Presses such as LUP are well known for their translations, offering primary sources to the Anglophone world. Have most of Byzantium's literary jewels been plundered or are there more spoils to be plucked from obscurity?
A generation ago Margaret Gibson at Liverpool University recognised that, if more students were going to study late antiquity seriously, a wide range of texts would have to be available in translation and she persuaded LUP to back her project with a series, Translated Texts for Historians, devoted to sources in Latin, Greek, Syriac and other eastern languages from the period 250 to about 850. From slow beginnings this has proved so successful that LUP was persuaded to create a follow-on series of Translated Texts for Byzantinists to cover the centuries after TTH.
What was the last Byzantine book you read and what did you learn from it?
David Potter’s Theodora (2011) might not be the very last book on Byzantium that I have read, but it is one of the most recent that I have reviewed and one from which I learned a lot. Through Potter’s comparative analysis the sensational aspects of Theodora’s life, or of its invention by Procopius, are placed in context, so that we are presented with a much more convincing and illuminating picture of this empress.
If another flood of Noah proportions was to engulf the earth and you could only take five texts on Byzantium to the one desert island that would be saved, which books would they be and why?
John of Ephesus’ Lives of the Eastern Fathers along with a Syriac dictionary in order to recover my long-lost and rudimentary awareness of that language and read a fascinating collection of stories in the original; the Miracles of Saint Demetrius because that is my next major project; if Homer and the Septuagint are already there as being universally available, I would also take Cosmas Indicopleustes as a substantial text about how one individual viewed his world and its neighbours and the sermons of John Chrysostom as a body of work with which I should be more familiar.
Which scholars do you look up to, if any?
A.H.M. Jones, Louis Robert, Geoffrey de Ste Croix, John Matthews, and Robin Lane Fox are Ancient Historians who have made major contributions to the study of Late Antiquity; Sebastian Brock’s knowledge of the Syriac world, worn with great modesty, constantly reveals new treasures.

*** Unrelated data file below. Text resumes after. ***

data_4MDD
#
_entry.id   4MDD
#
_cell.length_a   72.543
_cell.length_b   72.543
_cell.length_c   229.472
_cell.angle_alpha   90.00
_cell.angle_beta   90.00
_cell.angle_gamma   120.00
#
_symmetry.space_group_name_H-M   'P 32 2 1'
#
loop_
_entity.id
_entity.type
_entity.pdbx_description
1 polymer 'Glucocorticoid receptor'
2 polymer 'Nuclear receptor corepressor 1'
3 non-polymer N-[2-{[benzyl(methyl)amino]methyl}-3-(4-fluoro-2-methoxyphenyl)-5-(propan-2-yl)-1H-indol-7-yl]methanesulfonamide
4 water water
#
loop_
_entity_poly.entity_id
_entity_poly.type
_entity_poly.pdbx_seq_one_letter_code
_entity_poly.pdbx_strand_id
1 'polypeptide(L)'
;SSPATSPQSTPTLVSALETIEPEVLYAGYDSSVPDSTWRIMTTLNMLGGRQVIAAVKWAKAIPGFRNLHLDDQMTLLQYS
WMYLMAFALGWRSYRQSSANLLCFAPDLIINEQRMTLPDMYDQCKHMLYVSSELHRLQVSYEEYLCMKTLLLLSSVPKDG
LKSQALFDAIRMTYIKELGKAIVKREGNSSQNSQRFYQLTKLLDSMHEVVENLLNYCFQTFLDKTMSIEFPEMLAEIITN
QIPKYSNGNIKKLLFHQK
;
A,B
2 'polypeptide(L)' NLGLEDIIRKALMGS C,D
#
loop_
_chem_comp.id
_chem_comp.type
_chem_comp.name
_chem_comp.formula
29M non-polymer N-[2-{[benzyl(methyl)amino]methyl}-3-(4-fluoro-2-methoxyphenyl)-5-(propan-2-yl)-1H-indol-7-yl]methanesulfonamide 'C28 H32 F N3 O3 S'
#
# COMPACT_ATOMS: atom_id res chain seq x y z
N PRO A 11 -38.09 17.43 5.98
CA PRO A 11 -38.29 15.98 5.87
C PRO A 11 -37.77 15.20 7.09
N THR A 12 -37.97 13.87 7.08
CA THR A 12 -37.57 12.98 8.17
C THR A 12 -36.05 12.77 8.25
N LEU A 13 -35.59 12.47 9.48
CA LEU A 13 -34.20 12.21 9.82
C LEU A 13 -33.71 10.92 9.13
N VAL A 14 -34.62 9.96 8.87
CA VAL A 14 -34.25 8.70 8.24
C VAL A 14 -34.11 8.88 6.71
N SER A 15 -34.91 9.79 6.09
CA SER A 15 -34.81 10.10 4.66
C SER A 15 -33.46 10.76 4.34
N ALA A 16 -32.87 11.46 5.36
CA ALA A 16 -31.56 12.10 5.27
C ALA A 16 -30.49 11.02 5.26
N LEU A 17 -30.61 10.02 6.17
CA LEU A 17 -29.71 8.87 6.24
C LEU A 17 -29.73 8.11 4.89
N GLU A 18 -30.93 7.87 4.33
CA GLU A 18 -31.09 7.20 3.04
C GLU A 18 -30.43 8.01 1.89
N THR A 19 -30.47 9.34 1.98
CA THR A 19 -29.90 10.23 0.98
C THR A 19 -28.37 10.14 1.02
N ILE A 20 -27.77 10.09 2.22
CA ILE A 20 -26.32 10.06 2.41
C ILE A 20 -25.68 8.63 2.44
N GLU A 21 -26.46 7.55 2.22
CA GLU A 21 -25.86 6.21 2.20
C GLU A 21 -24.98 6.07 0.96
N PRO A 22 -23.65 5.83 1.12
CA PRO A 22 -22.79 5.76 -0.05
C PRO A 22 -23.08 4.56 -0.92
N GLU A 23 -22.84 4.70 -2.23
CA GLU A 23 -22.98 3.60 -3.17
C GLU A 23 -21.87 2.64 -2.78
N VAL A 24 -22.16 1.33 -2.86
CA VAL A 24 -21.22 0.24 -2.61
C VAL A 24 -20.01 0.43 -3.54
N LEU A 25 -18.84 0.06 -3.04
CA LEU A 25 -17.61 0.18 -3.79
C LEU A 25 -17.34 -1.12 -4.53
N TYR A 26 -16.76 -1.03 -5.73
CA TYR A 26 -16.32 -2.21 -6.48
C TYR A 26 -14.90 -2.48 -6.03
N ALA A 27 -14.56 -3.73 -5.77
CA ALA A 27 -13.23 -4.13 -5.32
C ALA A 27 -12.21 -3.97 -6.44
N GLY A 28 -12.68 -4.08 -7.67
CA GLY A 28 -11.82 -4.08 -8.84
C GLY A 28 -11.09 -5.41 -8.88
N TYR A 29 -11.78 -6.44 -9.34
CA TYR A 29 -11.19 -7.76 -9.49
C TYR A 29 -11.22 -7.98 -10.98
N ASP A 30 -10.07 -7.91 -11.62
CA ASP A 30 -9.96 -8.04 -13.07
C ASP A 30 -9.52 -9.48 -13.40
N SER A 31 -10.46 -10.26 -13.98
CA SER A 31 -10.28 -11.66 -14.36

If Byzantium can be said to have declined and fallen, what cause(s) do you ascribe as the most serious ones?
A problem for both Late Antique Rome and Byzantium is that too many of its neighbours became too powerful militarily, with the result that it could not confront all of them effectively – Avars, Arabs, Turks, Latins. With resources being very tight, they lacked the ability to keep up with technical developments that were essential if they were to offset their comparative lack of manpower. There is a tradition, going back to Gibbon and beyond, to blame Christianity for Roman decline, but I have argued on various occasions that the benefits of Christianity in terms of morale and commitment more than outweighed any negative consequences there may have been.
Is there a person, period or place in Byzantine history that you believe is serially/chronically under-studied?
Late Antiquity is a crowded scholarly area and reigns that had been overlooked for a long time, such as Heraclius or Anastasius, have benefited from recent work, while Church Councils that have often been shielded by the large volumes of Schwartz’s Acta Conciliorum Oecumenicorum are now being opened by through the translations of Richard Price, so that their diverse information which ranges far beyond doctrinal issues can be explored. I am sure that the Novels of Justinian still have much to reveal, both about the emperor and his reign.
Finally, if you had another lifetime, is there a pet project or book you'd have loved to have completed?
I hope still to have a reasonable number of productive years ahead, but who knows? I want to complete work on the Miracles of Saint Demetrius of Thessalonica. With another lifetime, I would have liked to devote the time to studying Syriac and being able to contribute to making the riches of its texts more widely available.